"It's Only Love" is a song by Canadian singer and songwriter Bryan Adams, featuring American singer Tina Turner. It was the sixth and final single from Adams' album Reckless (1984) and was included on Tina Turner's live album Tina Live in Europe (1988), as well as being added to both artists' greatest hits compilations: Adams' Anthology (2005) and Turner's All the Best (2004). It reached number 15 in January 1986 on the Billboard Hot 100 in the U.S. and number 29 in the UK. The 12" single included the 1985 live version that would later appear on the 1988 album Tina Live in Europe.

Adams told Songfacts that this was his most memorable collaboration of all the ones he has done. He explained: "Working with Tina Turner was amazing. I used to go to see her in the clubs when I was in my late teens/early 20s before she hit the big time. It was incredible to watch her." He added: "It was such a privilege to have sung with her, especially since I was only 24 at the time."

KRNY

KRNY (102.3 FM) is a country music station in Kearney, Nebraska. The NRG Media outlet operates at 102.3 MHz with an effective radiated power (ERP) of 77.1 kW. Known as "Nebraska Hot Country 102", the weekday lineup includes the morning show "The ScottyO Show", Middays with Bicklemyer, Afternoons with Melissa Free on "The 5'clock stampede", and evenings with The Big Time with Whitney Allen. Weekends are highlighted by "The Hits Lists" Wit Fitz, "American Christian Music Revue", and "New Music Nashville".

Karmijn de Sonnaville

Karmijn de Sonnaville is a variety of apple bred by Piet de Sonnaville, working in Wageningen (the Netherlands) in 1949. It is a cross of Cox's Orange Pippin and Jonathan, and was first grown commercially beginning in 1971.It is high both in sugars (including some sucrose) and acidity. It is a triploid, and hence needs good pollination, and can be difficult to grow. It also suffers from fruit russet, which can be severe. In Manhart’s book, “apples for the 21st century”, Karmijn de Sonnaville is tipped as a possible success for the future, but as time passes, it seems less likely to make it to the big-time.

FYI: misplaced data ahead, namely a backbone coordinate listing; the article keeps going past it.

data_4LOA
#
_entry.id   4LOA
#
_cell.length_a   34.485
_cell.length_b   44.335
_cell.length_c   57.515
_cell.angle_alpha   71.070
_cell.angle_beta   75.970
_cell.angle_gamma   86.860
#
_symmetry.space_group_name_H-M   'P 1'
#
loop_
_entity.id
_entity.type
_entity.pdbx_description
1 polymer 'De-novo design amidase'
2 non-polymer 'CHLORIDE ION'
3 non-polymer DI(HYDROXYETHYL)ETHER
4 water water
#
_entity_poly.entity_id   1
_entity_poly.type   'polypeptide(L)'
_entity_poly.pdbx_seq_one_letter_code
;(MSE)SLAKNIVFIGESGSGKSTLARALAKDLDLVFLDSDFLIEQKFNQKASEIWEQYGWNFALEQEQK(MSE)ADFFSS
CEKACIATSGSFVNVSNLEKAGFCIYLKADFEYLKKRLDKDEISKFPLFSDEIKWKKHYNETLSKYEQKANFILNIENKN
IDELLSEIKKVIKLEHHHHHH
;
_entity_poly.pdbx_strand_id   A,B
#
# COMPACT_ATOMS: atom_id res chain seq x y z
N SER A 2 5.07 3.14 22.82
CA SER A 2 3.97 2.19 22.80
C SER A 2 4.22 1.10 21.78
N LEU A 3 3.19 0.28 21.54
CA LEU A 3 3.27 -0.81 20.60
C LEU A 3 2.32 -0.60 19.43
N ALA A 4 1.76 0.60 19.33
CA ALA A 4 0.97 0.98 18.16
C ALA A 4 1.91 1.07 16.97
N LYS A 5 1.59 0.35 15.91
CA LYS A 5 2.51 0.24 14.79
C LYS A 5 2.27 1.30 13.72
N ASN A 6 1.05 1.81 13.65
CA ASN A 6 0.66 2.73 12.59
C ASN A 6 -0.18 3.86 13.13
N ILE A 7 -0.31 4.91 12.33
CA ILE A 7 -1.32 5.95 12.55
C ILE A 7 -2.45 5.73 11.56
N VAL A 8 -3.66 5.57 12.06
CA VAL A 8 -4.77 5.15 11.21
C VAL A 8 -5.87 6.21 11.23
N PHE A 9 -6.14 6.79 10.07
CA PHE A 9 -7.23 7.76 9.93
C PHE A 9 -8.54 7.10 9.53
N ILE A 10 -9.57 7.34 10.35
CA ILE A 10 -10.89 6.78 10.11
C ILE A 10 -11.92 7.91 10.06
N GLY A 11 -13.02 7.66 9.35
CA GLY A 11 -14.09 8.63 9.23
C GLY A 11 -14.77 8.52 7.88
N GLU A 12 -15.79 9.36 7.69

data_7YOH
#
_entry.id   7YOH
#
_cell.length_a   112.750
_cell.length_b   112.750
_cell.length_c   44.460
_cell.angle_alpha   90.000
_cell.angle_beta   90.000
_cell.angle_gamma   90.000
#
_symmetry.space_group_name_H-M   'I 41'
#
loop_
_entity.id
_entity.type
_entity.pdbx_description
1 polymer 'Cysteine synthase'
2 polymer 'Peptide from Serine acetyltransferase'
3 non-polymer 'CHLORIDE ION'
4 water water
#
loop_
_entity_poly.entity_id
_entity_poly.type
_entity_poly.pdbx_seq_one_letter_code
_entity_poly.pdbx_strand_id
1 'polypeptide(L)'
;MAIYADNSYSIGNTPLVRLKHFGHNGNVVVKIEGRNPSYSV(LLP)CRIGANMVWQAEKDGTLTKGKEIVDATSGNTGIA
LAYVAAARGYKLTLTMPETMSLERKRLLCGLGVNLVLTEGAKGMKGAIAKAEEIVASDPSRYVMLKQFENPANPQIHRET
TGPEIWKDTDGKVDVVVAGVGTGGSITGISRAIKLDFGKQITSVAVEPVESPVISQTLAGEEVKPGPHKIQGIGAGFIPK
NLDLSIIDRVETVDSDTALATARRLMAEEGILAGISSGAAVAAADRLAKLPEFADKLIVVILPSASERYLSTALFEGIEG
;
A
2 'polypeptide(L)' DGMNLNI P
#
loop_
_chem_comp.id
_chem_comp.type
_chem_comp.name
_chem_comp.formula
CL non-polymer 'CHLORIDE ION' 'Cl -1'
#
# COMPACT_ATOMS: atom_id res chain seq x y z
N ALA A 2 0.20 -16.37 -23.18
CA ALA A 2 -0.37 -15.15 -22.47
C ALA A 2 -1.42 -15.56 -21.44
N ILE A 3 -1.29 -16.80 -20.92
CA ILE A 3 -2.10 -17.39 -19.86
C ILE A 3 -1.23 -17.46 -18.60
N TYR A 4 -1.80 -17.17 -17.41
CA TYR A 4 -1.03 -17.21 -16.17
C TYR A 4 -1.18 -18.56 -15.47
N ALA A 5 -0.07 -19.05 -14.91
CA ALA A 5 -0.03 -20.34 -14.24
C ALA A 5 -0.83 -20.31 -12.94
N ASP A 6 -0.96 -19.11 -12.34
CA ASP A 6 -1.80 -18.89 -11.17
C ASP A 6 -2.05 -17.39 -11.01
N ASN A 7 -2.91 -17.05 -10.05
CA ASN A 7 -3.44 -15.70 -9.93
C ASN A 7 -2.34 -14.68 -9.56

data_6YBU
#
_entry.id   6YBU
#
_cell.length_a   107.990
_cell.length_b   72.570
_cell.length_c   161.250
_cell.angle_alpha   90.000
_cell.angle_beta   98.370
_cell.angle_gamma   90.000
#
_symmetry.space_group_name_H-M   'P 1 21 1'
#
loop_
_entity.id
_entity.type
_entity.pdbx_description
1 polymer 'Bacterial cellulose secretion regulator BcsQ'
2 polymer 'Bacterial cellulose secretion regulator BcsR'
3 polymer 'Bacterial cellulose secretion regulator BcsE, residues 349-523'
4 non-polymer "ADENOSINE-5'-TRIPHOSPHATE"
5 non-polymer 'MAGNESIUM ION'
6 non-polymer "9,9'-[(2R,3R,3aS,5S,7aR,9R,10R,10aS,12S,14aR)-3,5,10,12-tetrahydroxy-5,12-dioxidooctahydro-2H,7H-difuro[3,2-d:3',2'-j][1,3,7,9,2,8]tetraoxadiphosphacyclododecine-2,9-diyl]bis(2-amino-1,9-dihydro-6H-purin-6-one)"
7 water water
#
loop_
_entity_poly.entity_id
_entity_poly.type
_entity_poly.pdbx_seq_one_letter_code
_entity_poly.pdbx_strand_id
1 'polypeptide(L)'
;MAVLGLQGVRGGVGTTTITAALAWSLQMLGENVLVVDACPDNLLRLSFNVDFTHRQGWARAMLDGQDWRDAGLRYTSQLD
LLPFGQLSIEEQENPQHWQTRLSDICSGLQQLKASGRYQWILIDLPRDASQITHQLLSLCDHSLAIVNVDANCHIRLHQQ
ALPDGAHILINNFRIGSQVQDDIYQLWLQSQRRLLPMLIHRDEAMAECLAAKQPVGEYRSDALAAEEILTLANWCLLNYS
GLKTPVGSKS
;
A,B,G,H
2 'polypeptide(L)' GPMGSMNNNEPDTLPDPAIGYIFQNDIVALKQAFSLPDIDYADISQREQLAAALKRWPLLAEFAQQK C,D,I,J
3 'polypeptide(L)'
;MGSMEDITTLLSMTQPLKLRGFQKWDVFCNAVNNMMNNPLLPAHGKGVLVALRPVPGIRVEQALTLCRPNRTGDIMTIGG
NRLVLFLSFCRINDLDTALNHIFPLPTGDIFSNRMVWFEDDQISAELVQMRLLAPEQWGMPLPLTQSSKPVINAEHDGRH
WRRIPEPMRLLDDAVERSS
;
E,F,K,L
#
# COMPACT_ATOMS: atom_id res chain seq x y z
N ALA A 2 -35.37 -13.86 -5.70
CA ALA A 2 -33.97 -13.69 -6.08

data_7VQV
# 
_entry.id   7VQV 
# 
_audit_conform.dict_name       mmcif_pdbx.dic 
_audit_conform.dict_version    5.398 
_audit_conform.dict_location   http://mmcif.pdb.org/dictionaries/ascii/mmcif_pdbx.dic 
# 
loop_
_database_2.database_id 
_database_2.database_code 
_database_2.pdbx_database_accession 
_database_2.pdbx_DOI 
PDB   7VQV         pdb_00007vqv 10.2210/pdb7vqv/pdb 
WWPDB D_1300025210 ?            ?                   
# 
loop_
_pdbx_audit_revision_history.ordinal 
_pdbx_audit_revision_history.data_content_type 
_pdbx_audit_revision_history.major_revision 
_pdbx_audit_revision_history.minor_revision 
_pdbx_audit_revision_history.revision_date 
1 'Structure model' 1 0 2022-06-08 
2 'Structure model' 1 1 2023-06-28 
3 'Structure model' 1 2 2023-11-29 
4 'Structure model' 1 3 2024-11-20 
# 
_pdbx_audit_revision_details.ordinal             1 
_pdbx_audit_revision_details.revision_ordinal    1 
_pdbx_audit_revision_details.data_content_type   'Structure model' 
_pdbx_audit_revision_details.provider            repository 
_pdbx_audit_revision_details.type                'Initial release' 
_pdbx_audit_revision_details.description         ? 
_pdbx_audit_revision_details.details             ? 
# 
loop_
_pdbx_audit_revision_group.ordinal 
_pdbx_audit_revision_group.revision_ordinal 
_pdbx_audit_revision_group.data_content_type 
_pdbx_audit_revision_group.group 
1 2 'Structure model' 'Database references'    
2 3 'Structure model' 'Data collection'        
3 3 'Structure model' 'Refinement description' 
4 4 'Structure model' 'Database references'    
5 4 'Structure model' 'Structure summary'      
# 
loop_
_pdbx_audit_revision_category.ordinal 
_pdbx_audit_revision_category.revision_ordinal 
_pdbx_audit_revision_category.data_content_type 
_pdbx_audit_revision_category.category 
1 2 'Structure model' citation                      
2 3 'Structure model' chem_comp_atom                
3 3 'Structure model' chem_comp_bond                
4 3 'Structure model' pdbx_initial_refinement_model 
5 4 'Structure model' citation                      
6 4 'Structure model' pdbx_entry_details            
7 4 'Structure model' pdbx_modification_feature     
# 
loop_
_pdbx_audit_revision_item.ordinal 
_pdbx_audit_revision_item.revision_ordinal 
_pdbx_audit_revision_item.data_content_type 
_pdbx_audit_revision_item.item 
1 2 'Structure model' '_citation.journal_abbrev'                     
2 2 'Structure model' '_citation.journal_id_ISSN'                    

Karmijn de Sonnaville is not widely grown in large quantities, but in Ireland, at The Apple Farm, 8 acres (32,000 m2) it is grown for fresh sale and juice-making, for which the variety is well suited.

Piet de Sonnaville died in 1995, but was still involved in apple breeding at that time, and his son Ben, who lives in Altforst in the Netherlands, continues to grow apples and breed new varieties.

Kevin Nash

Kevin Scott Nash (born July 9, 1959) is an American actor and professional wrestler, currently signed to WWE under their Legends program and currently the Big Time Wrestling Heavyweight Champion.

Following a college basketball career for the University of Tennessee, Nash played professionally for German Bundesliga squad Gießen 46ers for a short time, until a knee injury ended his career. Nash has wrestled under several ring names, but is best known for his work under his real name in World Championship Wrestling (WCW) and Total Nonstop Action Wrestling (TNA). Nash also found success in the World Wrestling Federation (WWF, now WWE), where he was originally billed as Diesel. In 1994, Nash (as Diesel) won all three titles comprising the WWF Triple Crown and at that year's Slammy Awards won the MVP (now Superstar of the Year) and (with Shawn Michaels) Best Tag Team (now Tag Team of the Year) awards. Between WWE, WCW and TNA, Nash has won a total of 21 championships, including being a five-time world champion (four-time WCW World Heavyweight Champion and one-time WWF Champion) and a 12-time world tag team champion between the three promotions. Nash's 358-day WWF Championship reign is the longest of the 1990s. During his time in WCW, Nash became the first wrestler to defeat Goldberg and in the process ended his undefeated streak of 173–0 at Starrcade in 1998.

Nash was a member of The Kliq, an influential backstage group that included Shawn Michaels, Triple H, Scott Hall and Sean Waltman. He is also one of the three founding members of the New World Order (nWo), along with Hulk Hogan and Scott Hall. Nash was inducted into the WWE Hall of Fame class of 2015.

List of Sex and the City episodes

The following is a list of episodes from the American television series Sex and the City.

Logan Henderson

Logan Phillip Henderson (born September 14, 1989) is an American actor and singer. He played the role of Logan Mitchell on the Nickelodeon series, Big Time Rush, and is a former member of the Big Time Rush band.